The Sarasota Opera’s complete Verdi Survey, begun in 1989, has not only given this regional company a special identity but also popularised some fairly specialised repertoire. At a recent talk, patrons were asked if they had ever seen I Lombardi and some two-thirds of the substantial audience raised their hands. Where else would you find this? I Lombardi is pertinent because the survey currently embraces the seldom heard Jérusalem, a radically transformed 1847 revision for the Paris Opera of the earlier opera about the Crusades. Though never an everyday experience, I Lombardi overshadows Jérusalem in popularity, but several Verdi scholars in revisionist mode now favour the French work.
Given Sarasota’s musically gripping performance, it is easy to see what they admire. The Paris Opera’s superior orchestral resources are immediately reflected in a lovely new prelude. Further, in a vivid new scene calculated to rouse the Parisian audience, the hero Gaston, falsely accused of attempted murder and condemned, is subjected to degradation by having badges of his military honour – helmet, shield and sword – ritually destroyed in public.
The tangled Lombardi plot is smoothed out in Jérusalem. Strangely, Verdi’s French librettists removed from the story its love interest spanning opposed religions: instead of falling in love with a Muslim who converts to Christianity, the heroine (Hélène) loves a Frenchman (Gaston) from the start. The scholar Francesco Izzo, in Sarasota for a Verdi panel, recently hypothesised that governmental pressure, possibly related to French colonial ambitions, worked against a relationship between a French woman and a Muslim man.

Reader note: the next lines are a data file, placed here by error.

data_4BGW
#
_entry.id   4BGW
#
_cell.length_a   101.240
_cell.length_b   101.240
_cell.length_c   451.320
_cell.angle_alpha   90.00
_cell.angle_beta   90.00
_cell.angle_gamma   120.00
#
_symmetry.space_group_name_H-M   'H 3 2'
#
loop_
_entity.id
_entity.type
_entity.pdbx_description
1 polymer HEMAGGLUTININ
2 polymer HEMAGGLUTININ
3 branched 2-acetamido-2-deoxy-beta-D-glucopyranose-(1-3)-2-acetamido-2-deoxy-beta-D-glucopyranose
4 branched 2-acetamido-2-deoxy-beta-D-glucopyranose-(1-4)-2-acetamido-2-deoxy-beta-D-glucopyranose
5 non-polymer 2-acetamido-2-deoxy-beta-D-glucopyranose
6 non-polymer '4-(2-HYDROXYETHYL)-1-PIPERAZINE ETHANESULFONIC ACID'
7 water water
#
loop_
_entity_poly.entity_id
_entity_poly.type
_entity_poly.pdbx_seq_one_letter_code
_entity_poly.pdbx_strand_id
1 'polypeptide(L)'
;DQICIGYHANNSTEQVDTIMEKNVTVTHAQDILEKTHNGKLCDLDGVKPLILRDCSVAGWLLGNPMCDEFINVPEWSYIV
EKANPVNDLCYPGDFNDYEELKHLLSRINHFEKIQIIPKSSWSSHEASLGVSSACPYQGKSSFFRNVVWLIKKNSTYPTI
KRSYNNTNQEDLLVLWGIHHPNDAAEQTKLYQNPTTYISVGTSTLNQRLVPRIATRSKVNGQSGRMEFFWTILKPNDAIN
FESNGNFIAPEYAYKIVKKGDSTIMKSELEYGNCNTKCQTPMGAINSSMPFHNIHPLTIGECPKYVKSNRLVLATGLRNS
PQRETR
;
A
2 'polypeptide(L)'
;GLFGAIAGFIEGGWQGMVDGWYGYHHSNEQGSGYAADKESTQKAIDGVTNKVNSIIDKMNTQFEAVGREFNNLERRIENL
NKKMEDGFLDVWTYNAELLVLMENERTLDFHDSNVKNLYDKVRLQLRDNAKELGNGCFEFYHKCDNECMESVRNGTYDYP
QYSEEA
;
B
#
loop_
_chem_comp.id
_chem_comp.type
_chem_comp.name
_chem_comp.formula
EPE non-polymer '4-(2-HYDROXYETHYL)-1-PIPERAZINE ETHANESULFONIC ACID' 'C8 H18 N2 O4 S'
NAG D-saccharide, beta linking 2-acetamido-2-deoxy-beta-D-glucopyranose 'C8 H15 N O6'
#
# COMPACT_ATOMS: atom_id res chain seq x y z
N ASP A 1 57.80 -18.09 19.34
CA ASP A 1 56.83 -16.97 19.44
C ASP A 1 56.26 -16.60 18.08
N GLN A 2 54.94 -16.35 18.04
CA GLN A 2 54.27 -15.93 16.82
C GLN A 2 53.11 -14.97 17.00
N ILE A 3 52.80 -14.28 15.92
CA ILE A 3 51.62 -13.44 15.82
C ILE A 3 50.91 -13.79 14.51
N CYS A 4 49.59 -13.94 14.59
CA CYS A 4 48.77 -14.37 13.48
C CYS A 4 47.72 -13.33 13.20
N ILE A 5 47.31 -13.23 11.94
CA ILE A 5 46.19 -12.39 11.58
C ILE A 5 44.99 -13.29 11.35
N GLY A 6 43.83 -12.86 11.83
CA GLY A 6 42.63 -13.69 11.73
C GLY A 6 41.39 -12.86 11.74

More broadly, Jérusalem allows the stirring musical vocabulary of early Verdi to be experienced in a context new to most of us. As always, the conductor Victor DeRenzi treats Verdi’s score with Muti-like respect, offering an arresting reading that pays as much attention to the music’s expressivity as to its fervour. As Hélène, Danielle Walker squarely meets the role’s demands for both brilliance and intensity, and Heath Huberg, a liquid-voiced tenor, excels as Gaston.
The rub is Sarasota’s antiquated production style, although Jérusalem, directed by Martha Collins, fares better than most. Jeffrey W. Dean’s sets colourfully depict a harem scene, but a painted backdrop of Palestinian mountains never suggests a terrain that has pilgrims gasping for water, and when characters get too close to it on Sarasota’s narrow stage they look like giants. DeRenzi may loathe Regietheater but he needn’t shun modern stagecraft along with it.